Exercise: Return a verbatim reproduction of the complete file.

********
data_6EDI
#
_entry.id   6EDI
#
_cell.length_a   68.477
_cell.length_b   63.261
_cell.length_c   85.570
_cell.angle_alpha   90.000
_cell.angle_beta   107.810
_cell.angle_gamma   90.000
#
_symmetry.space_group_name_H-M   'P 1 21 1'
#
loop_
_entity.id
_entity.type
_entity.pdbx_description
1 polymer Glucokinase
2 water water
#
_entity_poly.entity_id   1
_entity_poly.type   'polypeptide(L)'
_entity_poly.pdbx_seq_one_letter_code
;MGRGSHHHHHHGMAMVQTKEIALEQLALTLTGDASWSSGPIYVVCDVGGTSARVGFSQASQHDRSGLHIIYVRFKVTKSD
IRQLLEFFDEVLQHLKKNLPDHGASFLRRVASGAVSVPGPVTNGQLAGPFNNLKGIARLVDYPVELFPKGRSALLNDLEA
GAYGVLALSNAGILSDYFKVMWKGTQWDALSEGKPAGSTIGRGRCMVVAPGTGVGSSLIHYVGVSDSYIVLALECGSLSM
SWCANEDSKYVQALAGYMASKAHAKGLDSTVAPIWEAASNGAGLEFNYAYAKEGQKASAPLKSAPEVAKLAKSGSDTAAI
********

data_6EDI
#
_entry.id   6EDI
#
_cell.length_a   68.477
_cell.length_b   63.261
_cell.length_c   85.570
_cell.angle_alpha   90.000
_cell.angle_beta   107.810
_cell.angle_gamma   90.000
#
_symmetry.space_group_name_H-M   'P 1 21 1'
#
loop_
_entity.id
_entity.type
_entity.pdbx_description
1 polymer Glucokinase
2 water water
#
_entity_poly.entity_id   1
_entity_poly.type   'polypeptide(L)'
_entity_poly.pdbx_seq_one_letter_code
;MGRGSHHHHHHGMAMVQTKEIALEQLALTLTGDASWSSGPIYVVCDVGGTSARVGFSQASQHDRSGLHIIYVRFKVTKSD
IRQLLEFFDEVLQHLKKNLPDHGASFLRRVASGAVSVPGPVTNGQLAGPFNNLKGIARLVDYPVELFPKGRSALLNDLEA
GAYGVLALSNAGILSDYFKVMWKGTQWDALSEGKPAGSTIGRGRCMVVAPGTGVGSSLIHYVGVSDSYIVLALECGSLSM
SWCANEDSKYVQALAGYMASKAHAKGLDSTVAPIWEAASNGAGLEFNYAYAKEGQKASAPLKSAPEVAKLAKSGSDTAAI